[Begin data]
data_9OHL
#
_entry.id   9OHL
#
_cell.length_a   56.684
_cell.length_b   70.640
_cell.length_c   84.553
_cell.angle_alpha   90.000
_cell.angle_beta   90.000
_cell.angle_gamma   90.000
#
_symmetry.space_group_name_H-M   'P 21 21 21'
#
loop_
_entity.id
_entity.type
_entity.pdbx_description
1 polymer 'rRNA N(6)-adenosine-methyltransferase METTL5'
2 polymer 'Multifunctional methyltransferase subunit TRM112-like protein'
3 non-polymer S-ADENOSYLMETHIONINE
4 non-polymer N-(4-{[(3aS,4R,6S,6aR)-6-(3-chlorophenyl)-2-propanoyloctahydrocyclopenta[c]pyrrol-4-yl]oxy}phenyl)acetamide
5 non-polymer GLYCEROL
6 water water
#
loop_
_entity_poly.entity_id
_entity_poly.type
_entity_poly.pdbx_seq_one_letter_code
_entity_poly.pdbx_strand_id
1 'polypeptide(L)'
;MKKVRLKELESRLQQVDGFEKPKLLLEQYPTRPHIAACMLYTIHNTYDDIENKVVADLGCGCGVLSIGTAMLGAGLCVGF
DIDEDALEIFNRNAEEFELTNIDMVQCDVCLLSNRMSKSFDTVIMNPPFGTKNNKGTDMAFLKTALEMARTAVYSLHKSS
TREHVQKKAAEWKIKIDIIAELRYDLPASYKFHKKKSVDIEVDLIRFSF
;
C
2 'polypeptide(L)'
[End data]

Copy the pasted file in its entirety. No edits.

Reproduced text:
data_9OHL
#
_entry.id   9OHL
#
_cell.length_a   56.684
_cell.length_b   70.640
_cell.length_c   84.553
_cell.angle_alpha   90.000
_cell.angle_beta   90.000
_cell.angle_gamma   90.000
#
_symmetry.space_group_name_H-M   'P 21 21 21'
#
loop_
_entity.id
_entity.type
_entity.pdbx_description
1 polymer 'rRNA N(6)-adenosine-methyltransferase METTL5'
2 polymer 'Multifunctional methyltransferase subunit TRM112-like protein'
3 non-polymer S-ADENOSYLMETHIONINE
4 non-polymer N-(4-{[(3aS,4R,6S,6aR)-6-(3-chlorophenyl)-2-propanoyloctahydrocyclopenta[c]pyrrol-4-yl]oxy}phenyl)acetamide
5 non-polymer GLYCEROL
6 water water
#
loop_
_entity_poly.entity_id
_entity_poly.type
_entity_poly.pdbx_seq_one_letter_code
_entity_poly.pdbx_strand_id
1 'polypeptide(L)'
;MKKVRLKELESRLQQVDGFEKPKLLLEQYPTRPHIAACMLYTIHNTYDDIENKVVADLGCGCGVLSIGTAMLGAGLCVGF
DIDEDALEIFNRNAEEFELTNIDMVQCDVCLLSNRMSKSFDTVIMNPPFGTKNNKGTDMAFLKTALEMARTAVYSLHKSS
TREHVQKKAAEWKIKIDIIAELRYDLPASYKFHKKKSVDIEVDLIRFSF
;
C
2 'polypeptide(L)'